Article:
Opinion: Why policy change is vital for tech innovation in social development programs

Youth technology training in South Africa. Photo by: Beyond Access / CC BY-SA

It is only through creating a healthy ecosystem for social entrepreneurship that Africa can truly unlock the potential of technological social innovation to address the Sustainable Development Goals.

Government policy, favorable to growing commercial and social enterprise, is a critical part of this ecosystem. In creating policies to build a sustainable social economy that is robust enough to achieve the SDGs, a multisector approach is critical. We need policy that stimulates social enterprise as well as sustaining it. This requires government to create and adjust policies in various sectors, ranging from health care to finance to education.

“Innovation leads, while regulations, policies, and laws lag behind.”

— Ernest Darkoh, co-founder, BroadReach Consulting

Organizations that exist at the intersection of profit and social good do a great deal to reduce some of the burden on governments to address society’s biggest social challenges, and this work must be recognized in policy. Governments also need to move away from a risk-averse, knee-jerk policy stance that is primarily based on what people cannot do. Instead, they need to develop a can-do policy orientation around removing restrictions, encouraging entrepreneurship, and easing access to growth capital.

When we ask whether or not African governments are ready for the Fourth Industrial Revolution, the broad consensus is that most are not. This is not just an African problem — it is a global issue driven by the mind-boggling rate of technological change and evolution. Innovation leads, while regulations, policies, and laws lag behind. It is almost impossible to catch up with the rate of technological change, let alone get ahead of it to create the right, enabling legal and policy frameworks.

In the absence of these frameworks, most governments default toward focusing on what can’t be done instead of what can. They also tend to insist on “proven innovations,” which is the absolute antithesis to the meaning of innovation. To lead in innovation means that countries will need a much larger risk appetite and will be able to accept that many mistakes will happen — and this is okay.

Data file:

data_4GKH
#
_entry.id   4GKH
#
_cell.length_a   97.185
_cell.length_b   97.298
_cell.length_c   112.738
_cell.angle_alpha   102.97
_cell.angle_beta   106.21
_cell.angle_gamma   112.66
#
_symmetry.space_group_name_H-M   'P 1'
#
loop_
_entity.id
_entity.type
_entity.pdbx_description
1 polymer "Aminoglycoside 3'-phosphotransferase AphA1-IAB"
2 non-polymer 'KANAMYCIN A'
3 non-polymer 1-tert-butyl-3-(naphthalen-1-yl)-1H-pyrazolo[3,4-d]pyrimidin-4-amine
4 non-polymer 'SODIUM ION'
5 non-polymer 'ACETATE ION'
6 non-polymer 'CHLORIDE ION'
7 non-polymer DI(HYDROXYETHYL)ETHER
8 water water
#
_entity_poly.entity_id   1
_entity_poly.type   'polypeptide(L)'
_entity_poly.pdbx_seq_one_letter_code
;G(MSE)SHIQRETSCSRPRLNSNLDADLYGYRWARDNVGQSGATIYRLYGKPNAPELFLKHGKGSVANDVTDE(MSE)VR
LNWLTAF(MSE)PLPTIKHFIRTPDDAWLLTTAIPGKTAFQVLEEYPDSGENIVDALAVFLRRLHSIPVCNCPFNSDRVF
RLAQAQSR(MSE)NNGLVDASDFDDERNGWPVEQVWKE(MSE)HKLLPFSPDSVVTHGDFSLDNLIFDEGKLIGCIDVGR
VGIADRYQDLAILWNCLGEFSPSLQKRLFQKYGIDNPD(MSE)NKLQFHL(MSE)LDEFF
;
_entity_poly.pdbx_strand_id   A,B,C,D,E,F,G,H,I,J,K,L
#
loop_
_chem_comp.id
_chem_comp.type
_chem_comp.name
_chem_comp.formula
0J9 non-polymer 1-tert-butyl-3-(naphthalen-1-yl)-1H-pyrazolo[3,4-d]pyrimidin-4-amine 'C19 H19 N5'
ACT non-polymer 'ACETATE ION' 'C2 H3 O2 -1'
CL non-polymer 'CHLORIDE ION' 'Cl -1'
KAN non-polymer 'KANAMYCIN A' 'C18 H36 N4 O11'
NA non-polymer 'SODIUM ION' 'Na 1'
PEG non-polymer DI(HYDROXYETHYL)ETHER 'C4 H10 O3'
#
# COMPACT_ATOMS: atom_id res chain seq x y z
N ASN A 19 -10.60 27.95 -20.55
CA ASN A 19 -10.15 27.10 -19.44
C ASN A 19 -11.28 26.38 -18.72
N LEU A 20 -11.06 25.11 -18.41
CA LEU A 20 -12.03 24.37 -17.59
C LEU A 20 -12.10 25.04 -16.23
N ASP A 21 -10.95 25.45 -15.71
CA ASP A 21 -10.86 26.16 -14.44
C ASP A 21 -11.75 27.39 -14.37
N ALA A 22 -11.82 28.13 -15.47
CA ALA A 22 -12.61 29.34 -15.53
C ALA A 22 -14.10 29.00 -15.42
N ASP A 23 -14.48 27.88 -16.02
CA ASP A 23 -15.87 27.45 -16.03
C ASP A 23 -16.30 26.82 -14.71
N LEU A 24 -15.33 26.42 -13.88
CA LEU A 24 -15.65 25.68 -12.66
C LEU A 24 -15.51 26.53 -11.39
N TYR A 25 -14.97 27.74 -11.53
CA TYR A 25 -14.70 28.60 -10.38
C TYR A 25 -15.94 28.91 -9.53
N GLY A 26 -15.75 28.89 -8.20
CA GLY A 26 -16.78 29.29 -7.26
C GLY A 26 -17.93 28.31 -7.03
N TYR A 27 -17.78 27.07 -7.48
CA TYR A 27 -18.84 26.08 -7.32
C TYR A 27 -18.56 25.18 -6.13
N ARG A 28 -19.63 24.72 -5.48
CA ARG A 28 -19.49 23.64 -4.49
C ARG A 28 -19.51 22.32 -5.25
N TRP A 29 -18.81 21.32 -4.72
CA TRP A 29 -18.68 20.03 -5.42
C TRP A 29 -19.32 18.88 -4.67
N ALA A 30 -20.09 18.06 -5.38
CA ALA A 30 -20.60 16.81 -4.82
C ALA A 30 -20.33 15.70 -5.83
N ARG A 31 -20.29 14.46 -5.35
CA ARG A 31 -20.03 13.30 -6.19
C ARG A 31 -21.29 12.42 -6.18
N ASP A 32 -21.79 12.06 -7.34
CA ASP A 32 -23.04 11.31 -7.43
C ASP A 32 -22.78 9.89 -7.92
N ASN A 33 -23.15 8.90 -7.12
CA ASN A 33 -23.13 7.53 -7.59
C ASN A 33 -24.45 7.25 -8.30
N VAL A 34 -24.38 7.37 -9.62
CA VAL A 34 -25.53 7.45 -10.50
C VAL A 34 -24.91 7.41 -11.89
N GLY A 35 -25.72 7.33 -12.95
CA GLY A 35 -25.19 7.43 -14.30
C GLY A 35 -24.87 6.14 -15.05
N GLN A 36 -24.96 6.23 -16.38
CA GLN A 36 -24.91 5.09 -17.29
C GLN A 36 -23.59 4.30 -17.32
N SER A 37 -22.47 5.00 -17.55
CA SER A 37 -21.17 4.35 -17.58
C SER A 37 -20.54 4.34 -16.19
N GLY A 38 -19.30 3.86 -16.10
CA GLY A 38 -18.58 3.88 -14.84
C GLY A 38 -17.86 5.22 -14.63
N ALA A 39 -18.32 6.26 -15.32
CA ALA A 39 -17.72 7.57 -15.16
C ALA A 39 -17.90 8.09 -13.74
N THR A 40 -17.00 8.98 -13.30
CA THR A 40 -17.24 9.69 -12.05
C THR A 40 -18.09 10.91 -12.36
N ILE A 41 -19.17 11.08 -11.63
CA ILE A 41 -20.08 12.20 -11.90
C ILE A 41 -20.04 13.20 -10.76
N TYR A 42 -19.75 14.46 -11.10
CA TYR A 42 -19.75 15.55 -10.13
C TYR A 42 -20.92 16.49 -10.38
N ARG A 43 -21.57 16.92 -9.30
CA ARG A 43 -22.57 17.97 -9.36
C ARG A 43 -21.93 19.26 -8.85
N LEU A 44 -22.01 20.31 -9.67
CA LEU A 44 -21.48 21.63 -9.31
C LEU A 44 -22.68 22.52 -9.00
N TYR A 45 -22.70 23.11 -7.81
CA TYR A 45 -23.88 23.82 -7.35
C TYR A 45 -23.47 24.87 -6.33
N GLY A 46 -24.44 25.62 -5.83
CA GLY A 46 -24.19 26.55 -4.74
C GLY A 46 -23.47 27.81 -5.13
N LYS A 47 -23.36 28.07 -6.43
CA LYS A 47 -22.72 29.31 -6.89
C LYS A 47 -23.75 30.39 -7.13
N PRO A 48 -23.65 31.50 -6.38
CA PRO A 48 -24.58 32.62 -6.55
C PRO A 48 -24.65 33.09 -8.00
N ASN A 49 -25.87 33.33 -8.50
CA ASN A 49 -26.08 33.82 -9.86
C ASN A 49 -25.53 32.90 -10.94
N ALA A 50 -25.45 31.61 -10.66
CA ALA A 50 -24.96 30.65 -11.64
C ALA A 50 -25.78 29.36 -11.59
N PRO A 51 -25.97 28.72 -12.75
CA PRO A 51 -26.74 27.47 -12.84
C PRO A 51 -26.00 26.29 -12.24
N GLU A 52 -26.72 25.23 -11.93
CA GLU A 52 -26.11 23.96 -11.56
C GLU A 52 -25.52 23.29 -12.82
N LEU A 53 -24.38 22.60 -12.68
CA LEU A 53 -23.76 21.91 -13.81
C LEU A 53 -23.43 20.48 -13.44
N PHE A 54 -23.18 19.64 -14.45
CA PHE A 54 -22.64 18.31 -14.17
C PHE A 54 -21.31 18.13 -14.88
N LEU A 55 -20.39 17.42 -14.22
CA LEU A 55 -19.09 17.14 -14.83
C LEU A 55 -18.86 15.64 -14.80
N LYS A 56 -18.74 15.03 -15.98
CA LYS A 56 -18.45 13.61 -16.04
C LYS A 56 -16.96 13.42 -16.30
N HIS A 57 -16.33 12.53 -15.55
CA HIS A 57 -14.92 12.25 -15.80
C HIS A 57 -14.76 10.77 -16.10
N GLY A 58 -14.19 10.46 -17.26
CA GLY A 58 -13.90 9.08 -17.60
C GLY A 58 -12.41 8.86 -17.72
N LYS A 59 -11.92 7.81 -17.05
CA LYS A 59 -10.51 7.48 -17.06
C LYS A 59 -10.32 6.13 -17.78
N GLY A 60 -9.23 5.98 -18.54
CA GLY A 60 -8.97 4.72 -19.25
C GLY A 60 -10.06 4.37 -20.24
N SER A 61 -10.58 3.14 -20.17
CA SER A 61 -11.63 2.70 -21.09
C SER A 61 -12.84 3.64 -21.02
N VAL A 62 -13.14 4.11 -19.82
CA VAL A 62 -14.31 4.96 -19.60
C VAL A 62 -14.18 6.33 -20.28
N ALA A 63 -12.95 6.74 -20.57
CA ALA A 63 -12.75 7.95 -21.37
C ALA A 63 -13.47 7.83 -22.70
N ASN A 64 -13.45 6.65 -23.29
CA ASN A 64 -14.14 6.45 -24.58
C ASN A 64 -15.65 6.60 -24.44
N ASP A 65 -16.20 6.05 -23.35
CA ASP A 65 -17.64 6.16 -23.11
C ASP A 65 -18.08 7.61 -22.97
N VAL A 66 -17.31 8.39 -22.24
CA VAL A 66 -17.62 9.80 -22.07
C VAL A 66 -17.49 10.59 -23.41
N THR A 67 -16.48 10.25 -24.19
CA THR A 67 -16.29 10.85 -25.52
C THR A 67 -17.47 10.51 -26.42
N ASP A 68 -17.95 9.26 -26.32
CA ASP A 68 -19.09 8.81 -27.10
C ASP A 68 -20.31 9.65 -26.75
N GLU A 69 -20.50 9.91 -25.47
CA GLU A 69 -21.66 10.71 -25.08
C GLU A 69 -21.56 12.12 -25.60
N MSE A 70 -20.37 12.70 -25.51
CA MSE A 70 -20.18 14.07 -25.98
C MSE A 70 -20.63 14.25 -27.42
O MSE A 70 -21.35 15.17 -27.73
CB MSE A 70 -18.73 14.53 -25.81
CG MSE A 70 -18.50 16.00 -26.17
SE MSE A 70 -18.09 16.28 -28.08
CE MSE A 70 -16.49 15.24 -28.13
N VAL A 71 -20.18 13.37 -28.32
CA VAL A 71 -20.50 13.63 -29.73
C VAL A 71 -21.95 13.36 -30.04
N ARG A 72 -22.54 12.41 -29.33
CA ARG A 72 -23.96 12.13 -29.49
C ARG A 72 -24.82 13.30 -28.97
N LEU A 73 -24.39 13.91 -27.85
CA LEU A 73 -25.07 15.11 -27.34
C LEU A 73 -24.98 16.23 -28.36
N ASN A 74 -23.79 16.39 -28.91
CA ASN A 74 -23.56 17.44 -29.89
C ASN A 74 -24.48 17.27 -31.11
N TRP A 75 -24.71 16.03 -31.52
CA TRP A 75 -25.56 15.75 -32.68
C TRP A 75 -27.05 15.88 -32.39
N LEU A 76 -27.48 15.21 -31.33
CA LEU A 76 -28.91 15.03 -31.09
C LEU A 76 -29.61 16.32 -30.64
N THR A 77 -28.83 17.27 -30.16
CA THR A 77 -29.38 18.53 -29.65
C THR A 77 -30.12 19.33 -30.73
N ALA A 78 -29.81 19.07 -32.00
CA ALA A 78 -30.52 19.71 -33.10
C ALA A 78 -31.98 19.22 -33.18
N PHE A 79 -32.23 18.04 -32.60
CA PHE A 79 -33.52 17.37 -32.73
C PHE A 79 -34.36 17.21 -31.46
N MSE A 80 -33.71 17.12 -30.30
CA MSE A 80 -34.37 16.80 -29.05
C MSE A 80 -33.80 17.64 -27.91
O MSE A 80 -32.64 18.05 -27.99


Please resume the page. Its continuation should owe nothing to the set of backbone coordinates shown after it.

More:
Because of the frantic pace of technological change and the prolific explosion of new intellectual property and solutions, I advocate for an agile, “regulation lite” approach that is constantly informed by relevant local and global best practices. We certainly cannot regulate ourselves into becoming innovative. On the contrary, we are much more likely to regulate ourselves out of innovation and once again lag behind the rest of the world, which will be busy reaping incalculable dividends from 4IR.

For example, taking a position in 2019 that no data should be stored in the cloud or that all systems must be open-source is self-defeating and will grossly undermine innovation. If “data is the new oil,” then Africa must avoid doing what it has done with most of its raw materials to date: essentially giving them away at low prices so that everyone benefits — except Africa.

In addition to being critical to the achievement of the SDGs, the tech revolution gives Africa the opportunity to compete globally, create unprecedented youth employment, revitalize its economies, and finally pivot from being a “consumer” continent to becoming a respected, leading producer on a global scale.

This will all depend on Africa’s ability to create enabling environments that fuel and encourage local innovation and value creation. This includes providing the right incentives and structural enablers for innovation such as tax breaks, intellectual property protection, incubators for budding tech entrepreneurs, attracting those entrepreneurs to set up in Africa, and ensuring technology is integrated into the education system from the youngest appropriate age.

In Africa, a few countries are boldly embracing and capitalizing on the opportunities of 4IR. Rwanda clearly leads the pack, so much so that it has become a global magnet for innovators from all over the world who want to push the development of leading-edge technologies and business models. Kenya and South Africa are emerging as major African technology hubs. In health care, Ghana has been noted for its rollout of technology to support its model of universal health coverage. The government of Sierra Leone has created the role of chief innovation officer for the Directorate of Science, Technology, and Innovation to ensure that it proactively drives its engagement with 4IR from the front.

We need more of this kind of action by African governments to truly harness the power of social innovation. This will help us achieve the SDGs and reframe Africa’s global ambitions around a framework that reflects our best selves.

About the author

  • Ernest

    Ernest Darkoh

    Dr. Ernest Darkoh is a co-founder of BroadReach Consulting. He is an internationally known expert in strategic health care systems planning, development and large-scale program implementation, including Botswana’s highly acclaimed Antiretroviral Treatment Program, the first African national HIV treatment program which serves as a successful model today.